Modern History; Jon Griffin Enjoys the Contradictions of an Old East European City Which Is Ahead of the Game in a High-Tech World

The Birmingham Post (England), July 8, 2010 | Go to article overview

Modern History; Jon Griffin Enjoys the Contradictions of an Old East European City Which Is Ahead of the Game in a High-Tech World


Byline: Jon Griffin

So, have you ever eaten elk? Or bear sausages? Or even drunk cinnamon beer? Not surprisingly, neither had I, at least not until my first ever visit to Estonia. But there's plenty of new delights to discover in this beguiling land which back in the 1980s was still peeping out at the Western World from behind the old Iron Curtain.

Estonia is a land of remarkable contrasts, a relatively small nation just below Scandinavia which has, by and large, successfully made the transformation from a former Soviet bloc country to a modern, forward-thinking 21st century state.

It waited a very long time to enjoy its freedom. Over the centuries, its location has left it at the mercy of bloodthirsty invaders, and it has been subjected to Danish, Teutonic, Swedish and Russian rule before the horrors of the Second World War, which saw it change hands from the Soviets to the Nazis and then back into the clutches of Stalin.

It finally regained its independence in August 1991 following the collapse of the Berlin Wall and the fall of the Iron Curtain, and has wasted little time in adapting cheerfully to the ways of the West. Walk around the capital, Tallinn, today, and you will enjoy all the attractions of a modern, progressive European city, from bustling bars and restaurants to gleaming shops and hotels.

Since independence, Estonia has aggressively pursued economic reform and integration with the West. And Tallinn, more than anywhere else, has reaped the benefits of that new-found freedom.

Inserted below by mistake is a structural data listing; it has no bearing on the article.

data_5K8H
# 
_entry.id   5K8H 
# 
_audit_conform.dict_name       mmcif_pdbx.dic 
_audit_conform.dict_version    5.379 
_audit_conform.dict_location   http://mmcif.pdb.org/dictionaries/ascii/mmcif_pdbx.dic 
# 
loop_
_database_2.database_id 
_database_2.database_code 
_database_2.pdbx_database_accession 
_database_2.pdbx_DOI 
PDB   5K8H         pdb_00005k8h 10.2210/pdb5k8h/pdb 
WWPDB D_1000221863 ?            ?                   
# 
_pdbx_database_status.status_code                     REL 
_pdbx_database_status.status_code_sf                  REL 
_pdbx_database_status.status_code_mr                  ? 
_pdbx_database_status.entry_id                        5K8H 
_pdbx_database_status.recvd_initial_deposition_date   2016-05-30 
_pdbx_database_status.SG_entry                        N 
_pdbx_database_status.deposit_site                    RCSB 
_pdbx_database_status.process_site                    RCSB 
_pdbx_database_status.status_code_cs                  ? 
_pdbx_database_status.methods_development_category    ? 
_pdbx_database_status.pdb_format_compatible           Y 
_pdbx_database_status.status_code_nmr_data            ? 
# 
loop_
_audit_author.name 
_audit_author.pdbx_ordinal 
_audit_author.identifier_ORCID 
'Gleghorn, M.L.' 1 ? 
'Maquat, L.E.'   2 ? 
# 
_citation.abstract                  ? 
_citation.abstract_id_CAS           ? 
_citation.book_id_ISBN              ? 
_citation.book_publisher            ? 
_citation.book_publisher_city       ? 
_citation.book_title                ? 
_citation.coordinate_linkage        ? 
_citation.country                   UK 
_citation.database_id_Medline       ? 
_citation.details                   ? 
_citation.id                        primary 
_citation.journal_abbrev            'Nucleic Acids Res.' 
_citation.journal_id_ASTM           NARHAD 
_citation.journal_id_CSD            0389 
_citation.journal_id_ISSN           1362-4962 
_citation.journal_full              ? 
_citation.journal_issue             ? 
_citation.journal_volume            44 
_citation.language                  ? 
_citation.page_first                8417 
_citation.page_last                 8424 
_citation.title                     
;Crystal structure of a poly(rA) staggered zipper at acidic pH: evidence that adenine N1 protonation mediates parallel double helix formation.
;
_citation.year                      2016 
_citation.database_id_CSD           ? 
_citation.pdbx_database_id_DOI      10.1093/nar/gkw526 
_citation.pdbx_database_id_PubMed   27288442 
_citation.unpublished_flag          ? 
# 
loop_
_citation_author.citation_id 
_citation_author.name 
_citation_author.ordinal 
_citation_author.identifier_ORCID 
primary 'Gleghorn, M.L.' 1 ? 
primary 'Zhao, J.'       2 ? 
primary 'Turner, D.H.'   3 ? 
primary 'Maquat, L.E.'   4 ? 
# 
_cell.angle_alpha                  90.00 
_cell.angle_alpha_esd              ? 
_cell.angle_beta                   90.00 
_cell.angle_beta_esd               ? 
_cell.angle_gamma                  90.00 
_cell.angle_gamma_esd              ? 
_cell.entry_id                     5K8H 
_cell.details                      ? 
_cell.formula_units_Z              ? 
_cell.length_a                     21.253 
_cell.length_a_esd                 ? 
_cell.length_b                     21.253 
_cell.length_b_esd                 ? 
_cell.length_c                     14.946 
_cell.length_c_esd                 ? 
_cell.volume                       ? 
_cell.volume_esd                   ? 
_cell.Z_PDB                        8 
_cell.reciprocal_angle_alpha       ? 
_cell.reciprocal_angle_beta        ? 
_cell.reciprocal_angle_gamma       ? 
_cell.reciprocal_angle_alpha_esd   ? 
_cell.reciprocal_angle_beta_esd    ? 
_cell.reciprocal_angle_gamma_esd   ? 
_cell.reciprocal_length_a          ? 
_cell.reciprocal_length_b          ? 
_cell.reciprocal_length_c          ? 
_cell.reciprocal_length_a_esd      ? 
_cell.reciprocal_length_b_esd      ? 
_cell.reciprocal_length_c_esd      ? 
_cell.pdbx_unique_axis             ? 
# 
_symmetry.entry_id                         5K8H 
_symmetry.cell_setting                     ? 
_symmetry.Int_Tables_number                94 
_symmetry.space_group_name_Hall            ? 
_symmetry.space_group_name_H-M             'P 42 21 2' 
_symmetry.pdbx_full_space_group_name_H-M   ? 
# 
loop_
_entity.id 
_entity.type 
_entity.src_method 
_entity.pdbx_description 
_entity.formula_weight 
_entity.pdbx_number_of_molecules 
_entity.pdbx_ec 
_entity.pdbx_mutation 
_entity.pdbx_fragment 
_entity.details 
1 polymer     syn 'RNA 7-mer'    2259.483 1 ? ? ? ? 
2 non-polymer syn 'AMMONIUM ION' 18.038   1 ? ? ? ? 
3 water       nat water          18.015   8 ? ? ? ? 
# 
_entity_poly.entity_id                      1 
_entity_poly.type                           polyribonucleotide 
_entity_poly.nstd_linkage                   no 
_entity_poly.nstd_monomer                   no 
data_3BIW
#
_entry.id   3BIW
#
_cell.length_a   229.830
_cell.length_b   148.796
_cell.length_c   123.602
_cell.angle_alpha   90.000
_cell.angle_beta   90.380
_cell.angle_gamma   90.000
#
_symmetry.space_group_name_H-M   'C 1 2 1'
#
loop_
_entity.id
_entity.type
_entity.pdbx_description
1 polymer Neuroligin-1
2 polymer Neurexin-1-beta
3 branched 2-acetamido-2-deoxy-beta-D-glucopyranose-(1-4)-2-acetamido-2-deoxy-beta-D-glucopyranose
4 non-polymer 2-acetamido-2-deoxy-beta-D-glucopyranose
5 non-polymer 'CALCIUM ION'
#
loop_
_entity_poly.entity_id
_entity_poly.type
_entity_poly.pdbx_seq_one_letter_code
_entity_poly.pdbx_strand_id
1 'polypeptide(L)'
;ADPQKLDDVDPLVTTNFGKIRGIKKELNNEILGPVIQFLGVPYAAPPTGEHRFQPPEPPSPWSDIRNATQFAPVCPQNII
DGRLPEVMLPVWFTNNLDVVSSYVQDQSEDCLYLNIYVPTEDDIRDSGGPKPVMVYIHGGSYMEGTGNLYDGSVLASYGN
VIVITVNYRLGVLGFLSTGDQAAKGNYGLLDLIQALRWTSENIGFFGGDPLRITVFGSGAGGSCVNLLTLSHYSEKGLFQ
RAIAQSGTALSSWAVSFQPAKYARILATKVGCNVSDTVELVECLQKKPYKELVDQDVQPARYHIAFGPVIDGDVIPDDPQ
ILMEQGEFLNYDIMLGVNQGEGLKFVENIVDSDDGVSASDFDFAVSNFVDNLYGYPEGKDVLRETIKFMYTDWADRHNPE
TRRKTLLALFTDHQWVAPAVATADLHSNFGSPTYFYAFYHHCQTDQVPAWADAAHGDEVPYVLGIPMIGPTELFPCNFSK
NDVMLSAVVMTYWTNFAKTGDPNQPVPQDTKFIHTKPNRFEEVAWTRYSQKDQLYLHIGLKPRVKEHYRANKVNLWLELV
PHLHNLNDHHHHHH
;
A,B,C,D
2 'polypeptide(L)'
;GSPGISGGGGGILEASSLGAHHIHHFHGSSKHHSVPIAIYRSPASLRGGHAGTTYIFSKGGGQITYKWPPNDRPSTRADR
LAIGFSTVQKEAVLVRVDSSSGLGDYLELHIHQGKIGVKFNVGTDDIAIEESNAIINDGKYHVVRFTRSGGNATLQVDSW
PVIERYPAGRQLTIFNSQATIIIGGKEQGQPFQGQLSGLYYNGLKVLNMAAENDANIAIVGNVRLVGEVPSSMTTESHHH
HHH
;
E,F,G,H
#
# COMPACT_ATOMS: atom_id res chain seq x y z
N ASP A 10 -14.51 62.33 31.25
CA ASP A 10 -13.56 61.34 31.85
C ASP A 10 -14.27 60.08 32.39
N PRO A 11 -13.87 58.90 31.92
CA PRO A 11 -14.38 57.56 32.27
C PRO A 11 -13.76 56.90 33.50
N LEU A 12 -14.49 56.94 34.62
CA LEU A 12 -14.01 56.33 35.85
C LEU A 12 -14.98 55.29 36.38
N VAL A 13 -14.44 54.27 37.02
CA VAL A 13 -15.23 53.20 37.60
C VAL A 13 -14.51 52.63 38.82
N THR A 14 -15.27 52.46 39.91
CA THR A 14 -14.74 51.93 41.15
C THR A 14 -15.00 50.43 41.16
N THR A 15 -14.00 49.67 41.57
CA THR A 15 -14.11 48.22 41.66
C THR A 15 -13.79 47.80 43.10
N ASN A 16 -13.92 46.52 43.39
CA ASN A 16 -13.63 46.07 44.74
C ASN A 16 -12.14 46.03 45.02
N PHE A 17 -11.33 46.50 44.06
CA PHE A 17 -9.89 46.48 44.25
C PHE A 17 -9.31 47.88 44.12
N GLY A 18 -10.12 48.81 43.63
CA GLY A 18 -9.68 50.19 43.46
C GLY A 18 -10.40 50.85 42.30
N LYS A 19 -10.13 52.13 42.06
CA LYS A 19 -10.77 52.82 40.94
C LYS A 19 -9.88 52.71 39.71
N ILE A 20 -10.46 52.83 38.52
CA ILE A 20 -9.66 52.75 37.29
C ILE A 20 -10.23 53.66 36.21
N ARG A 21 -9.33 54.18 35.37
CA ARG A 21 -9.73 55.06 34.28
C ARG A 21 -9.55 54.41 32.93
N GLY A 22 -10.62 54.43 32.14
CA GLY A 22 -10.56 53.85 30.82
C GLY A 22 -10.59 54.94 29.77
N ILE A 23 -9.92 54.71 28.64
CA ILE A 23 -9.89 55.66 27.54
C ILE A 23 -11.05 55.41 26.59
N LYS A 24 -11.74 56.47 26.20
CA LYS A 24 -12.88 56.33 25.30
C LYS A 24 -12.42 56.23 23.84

The city is the oldest capital in northern Europe, dating back to 1154. The old town is one of Europe's best preserved walled medieval cities and is a UNESCO World Heritage site.

Looking over the skyline at the narrow winding streets and the archways, you can almost smell the history and sense the legacy of the long centuries of the struggle for independence that shaped the city's destiny.

That struggle was well worth it. Today Tallinn stands at the cutting edge of the information super-highway which has changed the world beyond all recognition.

The oldest capital on the planet is also one of the most hi-tech-friendly.

Free wireless Internet facilities are available across Tallinn, along with the common practice of parking by mobile phone. After all, Estonia invented Skype.

For every 100 Estonians there are 120 mobile telephones....Meanwhile, drive a few miles out to unpopulated forests, and you'll encounter wolves, bears and lynx, by which time the mobile phone(s) may well come in handy.

This is a land which has both embraced the modern world and, at the same time, kept it at bay, some achievement considering the centuries of struggle for its own identity.

Tallinn boasted the world's first Christmas tree, back in 1441. …

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